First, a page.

It works. Laundry is a thankless task, but acknowledging that we'd all prefer clothes in our drawers instead of imprisoned in a menacing mountain was incentive enough for me to get on with it. And waking up to a weekend blissfully un-blighted by hours of hunting for errant items of PE kit incentivised me to keep it up.
It's catching, too. Suddenly the garden is much less unsightly, and the mouldy jam jars and empty wine bottles have all vanished from the kitchen. And when I recently indulged my husband in a rare Sunday morning lie-in, he didn't spot my tactics but mused that he felt he was benefiting unfairly from our experiment with spousonomics. (Little did he realise his lie-in was just an incentive to encourage him to keep up his investment in our marital economy – and the price I'm willing to pay in exchange for several hours off from child care to write in peace and quiet on a Sunday afternoon.)
But my favourite spousonomic is the bubble theory, or the idea that a marriage is subject to the same "cycle" as the economy, and can consequently find itself in a recession. "In technical terms, a bubble forms when prices for something rise way beyond its actual worth. They rise because people believe those prices will only keep rising, no matter how absurd they get." Then the bubble bursts, and a bust follows. Spousonomics offers insight into what can cause a bubble in a marital economy, how to identify bubbles before they get out of hand, and how to recover if the bubble bursts. Having known both "bubble" and "bust" years during 12 years of marriage, I took comfort from the idea that our experience is normal – that's just the way economies roll – and that with care we can nip bubbles in the bud and work to ensure we don't go bust.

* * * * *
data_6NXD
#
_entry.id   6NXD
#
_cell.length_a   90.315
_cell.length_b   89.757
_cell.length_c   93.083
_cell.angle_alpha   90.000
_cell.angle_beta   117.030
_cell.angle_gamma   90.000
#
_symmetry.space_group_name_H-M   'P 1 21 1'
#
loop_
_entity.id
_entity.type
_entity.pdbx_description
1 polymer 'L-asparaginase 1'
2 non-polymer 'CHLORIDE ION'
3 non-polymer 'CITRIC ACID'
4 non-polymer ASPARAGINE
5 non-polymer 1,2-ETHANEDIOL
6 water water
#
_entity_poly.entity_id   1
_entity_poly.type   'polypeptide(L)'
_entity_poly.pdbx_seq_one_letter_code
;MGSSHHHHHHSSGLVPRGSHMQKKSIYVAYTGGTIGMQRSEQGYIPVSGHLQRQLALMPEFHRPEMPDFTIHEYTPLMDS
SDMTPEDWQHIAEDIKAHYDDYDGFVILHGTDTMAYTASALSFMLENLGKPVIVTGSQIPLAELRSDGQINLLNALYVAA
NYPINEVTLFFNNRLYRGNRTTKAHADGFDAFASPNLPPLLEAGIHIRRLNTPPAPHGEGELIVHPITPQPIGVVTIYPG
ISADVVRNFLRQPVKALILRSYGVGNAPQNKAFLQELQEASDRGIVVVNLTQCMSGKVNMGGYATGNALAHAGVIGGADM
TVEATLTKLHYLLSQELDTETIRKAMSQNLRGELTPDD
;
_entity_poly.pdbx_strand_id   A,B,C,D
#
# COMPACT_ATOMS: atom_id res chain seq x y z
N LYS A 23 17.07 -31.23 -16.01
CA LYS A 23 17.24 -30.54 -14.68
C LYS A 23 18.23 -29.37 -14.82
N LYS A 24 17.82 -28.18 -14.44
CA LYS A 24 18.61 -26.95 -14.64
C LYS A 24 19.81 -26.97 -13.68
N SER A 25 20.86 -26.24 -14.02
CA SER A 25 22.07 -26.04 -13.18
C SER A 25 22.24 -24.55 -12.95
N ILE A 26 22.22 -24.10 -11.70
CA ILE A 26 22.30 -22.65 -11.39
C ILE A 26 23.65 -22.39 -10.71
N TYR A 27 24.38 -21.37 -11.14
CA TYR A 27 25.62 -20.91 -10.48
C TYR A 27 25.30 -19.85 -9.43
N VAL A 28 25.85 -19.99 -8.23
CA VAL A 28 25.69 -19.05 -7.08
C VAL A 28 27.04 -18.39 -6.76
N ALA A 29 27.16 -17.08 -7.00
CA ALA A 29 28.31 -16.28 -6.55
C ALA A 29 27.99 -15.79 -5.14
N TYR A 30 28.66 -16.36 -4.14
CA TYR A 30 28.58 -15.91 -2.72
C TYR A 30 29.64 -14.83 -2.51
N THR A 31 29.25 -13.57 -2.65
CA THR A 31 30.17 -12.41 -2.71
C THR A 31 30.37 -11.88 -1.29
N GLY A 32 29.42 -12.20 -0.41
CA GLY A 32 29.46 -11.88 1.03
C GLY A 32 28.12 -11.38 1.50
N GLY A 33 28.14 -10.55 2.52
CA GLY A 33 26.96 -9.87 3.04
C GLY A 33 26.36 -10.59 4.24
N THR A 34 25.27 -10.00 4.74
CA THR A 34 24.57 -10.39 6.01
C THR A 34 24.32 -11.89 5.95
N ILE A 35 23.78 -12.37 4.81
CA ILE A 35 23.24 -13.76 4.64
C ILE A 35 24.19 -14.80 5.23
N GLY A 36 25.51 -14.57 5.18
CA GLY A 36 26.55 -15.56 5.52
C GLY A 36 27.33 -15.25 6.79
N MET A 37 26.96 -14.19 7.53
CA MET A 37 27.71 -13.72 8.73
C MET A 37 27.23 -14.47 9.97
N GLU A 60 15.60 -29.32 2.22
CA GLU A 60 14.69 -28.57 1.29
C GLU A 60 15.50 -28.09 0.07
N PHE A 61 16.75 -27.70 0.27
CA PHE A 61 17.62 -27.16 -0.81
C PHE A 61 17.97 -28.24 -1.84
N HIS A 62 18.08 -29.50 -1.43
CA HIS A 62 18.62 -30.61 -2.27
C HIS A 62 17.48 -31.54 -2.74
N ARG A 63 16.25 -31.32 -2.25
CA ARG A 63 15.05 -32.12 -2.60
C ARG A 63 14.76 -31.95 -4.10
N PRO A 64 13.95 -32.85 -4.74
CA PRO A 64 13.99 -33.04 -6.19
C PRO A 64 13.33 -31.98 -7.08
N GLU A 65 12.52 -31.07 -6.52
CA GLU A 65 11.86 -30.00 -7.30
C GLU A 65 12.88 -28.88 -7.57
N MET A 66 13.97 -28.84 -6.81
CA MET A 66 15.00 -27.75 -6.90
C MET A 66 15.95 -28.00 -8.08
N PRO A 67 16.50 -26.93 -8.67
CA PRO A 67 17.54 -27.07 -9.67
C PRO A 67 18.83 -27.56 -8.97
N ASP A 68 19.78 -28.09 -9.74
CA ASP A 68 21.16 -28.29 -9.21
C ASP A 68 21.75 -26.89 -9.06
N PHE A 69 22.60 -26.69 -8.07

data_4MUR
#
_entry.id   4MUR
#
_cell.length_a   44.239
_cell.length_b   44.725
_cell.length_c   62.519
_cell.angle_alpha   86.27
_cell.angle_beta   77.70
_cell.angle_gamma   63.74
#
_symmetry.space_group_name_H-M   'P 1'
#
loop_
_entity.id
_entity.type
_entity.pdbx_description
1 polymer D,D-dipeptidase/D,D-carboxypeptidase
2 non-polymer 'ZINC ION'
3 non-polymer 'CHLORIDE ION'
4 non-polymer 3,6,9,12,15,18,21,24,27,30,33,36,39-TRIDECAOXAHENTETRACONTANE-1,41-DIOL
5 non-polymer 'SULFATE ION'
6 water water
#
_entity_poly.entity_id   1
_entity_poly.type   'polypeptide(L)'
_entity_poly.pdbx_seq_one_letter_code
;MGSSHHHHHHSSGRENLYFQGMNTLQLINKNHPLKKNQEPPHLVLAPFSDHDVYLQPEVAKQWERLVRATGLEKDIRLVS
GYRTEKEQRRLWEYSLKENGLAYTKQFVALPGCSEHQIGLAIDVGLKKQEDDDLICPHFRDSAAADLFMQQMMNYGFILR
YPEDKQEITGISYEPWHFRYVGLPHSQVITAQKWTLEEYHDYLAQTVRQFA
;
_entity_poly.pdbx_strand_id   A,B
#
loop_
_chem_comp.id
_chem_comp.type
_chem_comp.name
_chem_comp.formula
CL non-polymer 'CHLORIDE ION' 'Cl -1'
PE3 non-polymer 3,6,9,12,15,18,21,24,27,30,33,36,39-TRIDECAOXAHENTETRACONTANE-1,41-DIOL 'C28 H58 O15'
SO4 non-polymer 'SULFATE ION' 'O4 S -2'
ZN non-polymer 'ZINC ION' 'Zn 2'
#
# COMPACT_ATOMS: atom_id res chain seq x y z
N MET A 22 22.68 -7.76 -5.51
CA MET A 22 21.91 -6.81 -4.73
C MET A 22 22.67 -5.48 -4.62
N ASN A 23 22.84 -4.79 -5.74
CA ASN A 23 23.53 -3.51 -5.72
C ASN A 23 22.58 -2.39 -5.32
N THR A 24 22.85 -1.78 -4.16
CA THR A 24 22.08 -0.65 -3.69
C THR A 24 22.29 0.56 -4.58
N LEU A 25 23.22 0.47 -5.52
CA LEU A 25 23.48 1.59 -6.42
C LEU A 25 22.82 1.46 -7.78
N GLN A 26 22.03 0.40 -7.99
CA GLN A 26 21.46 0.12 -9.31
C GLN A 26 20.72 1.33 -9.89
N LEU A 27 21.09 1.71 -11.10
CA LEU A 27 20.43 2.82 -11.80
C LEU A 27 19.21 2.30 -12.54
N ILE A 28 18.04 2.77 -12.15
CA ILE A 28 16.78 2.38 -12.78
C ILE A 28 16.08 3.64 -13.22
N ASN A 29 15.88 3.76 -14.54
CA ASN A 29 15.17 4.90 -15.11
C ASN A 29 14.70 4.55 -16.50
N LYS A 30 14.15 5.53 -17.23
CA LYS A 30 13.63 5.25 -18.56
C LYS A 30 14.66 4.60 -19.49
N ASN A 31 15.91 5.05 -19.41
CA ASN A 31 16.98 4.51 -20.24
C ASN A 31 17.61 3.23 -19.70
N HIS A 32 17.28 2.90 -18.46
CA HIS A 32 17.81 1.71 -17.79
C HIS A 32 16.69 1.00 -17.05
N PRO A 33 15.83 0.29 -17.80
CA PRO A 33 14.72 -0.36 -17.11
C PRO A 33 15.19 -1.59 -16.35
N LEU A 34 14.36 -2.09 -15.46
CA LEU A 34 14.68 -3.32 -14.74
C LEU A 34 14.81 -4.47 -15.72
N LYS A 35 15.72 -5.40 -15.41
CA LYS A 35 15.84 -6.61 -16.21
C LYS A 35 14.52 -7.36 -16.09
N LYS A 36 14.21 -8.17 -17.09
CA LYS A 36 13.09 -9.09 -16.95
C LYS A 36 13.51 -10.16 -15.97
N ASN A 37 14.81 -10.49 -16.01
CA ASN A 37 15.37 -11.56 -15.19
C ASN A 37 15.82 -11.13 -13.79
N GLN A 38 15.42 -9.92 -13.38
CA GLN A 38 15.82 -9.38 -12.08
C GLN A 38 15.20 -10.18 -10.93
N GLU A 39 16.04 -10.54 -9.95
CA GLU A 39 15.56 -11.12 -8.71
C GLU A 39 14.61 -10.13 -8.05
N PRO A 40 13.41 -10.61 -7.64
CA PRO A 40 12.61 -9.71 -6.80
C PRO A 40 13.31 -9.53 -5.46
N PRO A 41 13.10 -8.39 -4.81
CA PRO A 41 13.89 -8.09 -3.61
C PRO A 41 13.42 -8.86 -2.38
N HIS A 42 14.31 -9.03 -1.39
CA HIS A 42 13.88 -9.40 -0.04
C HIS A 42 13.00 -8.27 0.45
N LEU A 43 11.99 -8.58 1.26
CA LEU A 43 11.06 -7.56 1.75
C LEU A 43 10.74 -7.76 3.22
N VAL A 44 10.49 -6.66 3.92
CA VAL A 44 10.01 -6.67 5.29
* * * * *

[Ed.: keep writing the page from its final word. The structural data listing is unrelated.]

Spousonomics warns that housework isn't a trivial aspect of marriage to be figured out as you go along. It can be a reason why marriages fail. After all, what hope is there for resolving serious conflicts if you can't tackle whose turn it is to clean the toilet?
I have Spousonomics to thank for a much less chaotic household and an airing cupboard well stocked with a week's worth of clean school uniforms. It might not seem like rocket science, but as I spend Sunday night relaxing on the sofa instead of seething with resentment and muttering about the mess, I reckon it's not far off.
Managing your marriage
* British economist David Ricardo's theory of comparative advantage states that it's more efficient to do the tasks you're relatively better at compared with other tasks. So leave dinner to your other half and get on with the vacuuming.
* American economist Edward P Lazear writes that paying workers on the basis of output will increase their output. The secret to persuading your spouse to do the jobs they hate is simply a question of finding the right incentive.
* If the price of petrol gets too high, you use your car less. Likewise, if having sex carries too many costs – too much time or energy – you'll do it less. If you'd like more action, the key is to reduce the cost. Be more transparent, reset your habits, and send the right signals to your partner.